TORONTO – An Oakville nurse says she has been scammed of nearly $10,000 after falling victim to a new “SIM swapping” scheme that Ontario police warn could empty your bank accounts.

Earlier this month, the Ontario Provincial Police (OPP) said that through the scam, fraudsters have the potential to access your social media accounts, calendars, contacts and money. Police said scammers can even apply for credit in your name or impersonate you to defraud your entire contact list.

Police said fraudsters will call your mobile phone company and impersonate you. They will then report your phone as being lost or stolen. Your phone number will then be linked to a new SIM card and device that the fraudsters control.

Oakville resident Sheila O’Reilly said she was confused on the evening of Nov. 9 when she tried to use her phone but noticed she had no service.

"I kept checking it," O’Reilly told CTV News Toronto on Monday. "At first I just thought there was something wrong with my phone."


"But when I called Rogers they told me I won’t have service because I cancelled my plan this afternoon. They looked into it and saw my plan was cancelled and my number was ported to another carrier."

"They said someone called into Rogers earlier that day and impersonated me. The number was then ported to Lucky Mobile."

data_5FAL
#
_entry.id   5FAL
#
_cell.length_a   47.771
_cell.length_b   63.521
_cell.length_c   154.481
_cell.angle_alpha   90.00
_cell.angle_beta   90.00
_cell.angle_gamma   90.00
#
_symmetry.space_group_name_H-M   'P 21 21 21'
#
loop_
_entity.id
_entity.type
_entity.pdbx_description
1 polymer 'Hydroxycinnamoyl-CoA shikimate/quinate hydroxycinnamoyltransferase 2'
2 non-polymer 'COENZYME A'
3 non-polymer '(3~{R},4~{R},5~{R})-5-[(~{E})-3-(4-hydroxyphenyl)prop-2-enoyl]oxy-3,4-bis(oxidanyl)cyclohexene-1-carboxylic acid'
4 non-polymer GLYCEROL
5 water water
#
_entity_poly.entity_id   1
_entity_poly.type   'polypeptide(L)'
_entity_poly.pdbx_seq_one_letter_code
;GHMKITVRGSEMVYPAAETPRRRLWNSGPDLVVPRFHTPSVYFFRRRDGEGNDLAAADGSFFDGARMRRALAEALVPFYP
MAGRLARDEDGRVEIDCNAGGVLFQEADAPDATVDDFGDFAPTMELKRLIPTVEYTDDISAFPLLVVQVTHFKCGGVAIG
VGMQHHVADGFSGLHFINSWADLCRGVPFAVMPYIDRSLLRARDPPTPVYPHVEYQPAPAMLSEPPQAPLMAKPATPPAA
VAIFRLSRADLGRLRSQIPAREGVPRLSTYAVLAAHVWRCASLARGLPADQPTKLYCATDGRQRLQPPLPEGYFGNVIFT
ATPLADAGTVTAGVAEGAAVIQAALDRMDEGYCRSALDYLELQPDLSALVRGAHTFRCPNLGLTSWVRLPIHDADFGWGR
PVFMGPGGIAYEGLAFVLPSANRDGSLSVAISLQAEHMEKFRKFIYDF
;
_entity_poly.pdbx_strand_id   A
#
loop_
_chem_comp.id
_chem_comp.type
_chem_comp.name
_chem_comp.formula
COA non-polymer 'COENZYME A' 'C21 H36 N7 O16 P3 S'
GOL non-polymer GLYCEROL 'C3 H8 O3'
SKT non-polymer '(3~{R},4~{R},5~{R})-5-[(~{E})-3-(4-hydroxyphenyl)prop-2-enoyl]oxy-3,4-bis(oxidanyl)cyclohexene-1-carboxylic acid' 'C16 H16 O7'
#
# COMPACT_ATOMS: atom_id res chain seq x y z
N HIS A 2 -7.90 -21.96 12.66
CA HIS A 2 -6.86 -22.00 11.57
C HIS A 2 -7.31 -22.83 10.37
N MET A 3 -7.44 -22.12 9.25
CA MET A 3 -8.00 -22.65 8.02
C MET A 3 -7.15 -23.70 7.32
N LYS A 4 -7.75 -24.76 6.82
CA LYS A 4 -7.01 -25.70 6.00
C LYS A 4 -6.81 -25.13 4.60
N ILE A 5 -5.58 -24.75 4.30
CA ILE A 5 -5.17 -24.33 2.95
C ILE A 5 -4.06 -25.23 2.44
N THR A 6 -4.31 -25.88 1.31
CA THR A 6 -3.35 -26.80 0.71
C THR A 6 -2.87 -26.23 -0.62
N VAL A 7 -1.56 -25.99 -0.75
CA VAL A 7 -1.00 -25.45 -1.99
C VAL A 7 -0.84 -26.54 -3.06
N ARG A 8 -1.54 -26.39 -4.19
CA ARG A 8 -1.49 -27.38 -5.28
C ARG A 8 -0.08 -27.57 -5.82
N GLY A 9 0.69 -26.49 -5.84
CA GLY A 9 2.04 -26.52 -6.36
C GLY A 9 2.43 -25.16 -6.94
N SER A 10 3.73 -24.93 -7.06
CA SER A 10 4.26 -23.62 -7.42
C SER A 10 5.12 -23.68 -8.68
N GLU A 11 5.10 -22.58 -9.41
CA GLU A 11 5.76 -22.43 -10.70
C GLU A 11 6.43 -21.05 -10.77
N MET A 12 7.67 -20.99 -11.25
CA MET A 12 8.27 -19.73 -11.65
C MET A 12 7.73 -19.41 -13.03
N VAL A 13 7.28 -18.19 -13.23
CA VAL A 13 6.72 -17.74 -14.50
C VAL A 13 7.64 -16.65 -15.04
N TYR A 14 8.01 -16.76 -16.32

After realizing she had been scammed, O'Reilly contacted her credit card company to make sure there was no fraudulent activity. 

She said she was shocked when Visa told her that nearly $10,000 in charges had been applied to her credit card that afternoon. One of the charges was from Ticketmaster for $4,000. She was also charged by Lucky Mobile and Uber Eats. 

O'Reilly said she contacted Halton Regional Police to file a report but has not yet heard back. Visa told her they will refund the $10,000.

After speaking with Rogers, the company ported back her number and has reactivated her plan. 

"I took my number back," she said. "At first I didn’t want to but it’s connected to my business and Rogers assured me the number has been cleared."

O'Reilly said the three other people on her family plan were not impacted by the scam.

"It's just so weird that this kind of stuff can happen," she said. "It's not the worst thing in the world but at the same time, it really sucks.”

"You feel like you’ve done something wrong but I didn't click on anything suspicious, give away information or call anyone."

"It feels like it should have been avoided." 


How you can protect yourself

The OPP said there are a number of ways people can protect themselves from this scam.

Police are warning people not to answer phishing emails or text messages looking to confirm or update your password. 

People are also being advised against publishing date of birth on social media accounts. You should also contact your phone provider to ask about any additional security measures that may be available. 

If you ever lose your phone, contact your service provider immediately. 

"And go with your gut," police said. "If a message seems fishy, it probably is."

Anyone who has been a victim of fraud is asked to contact their local police station.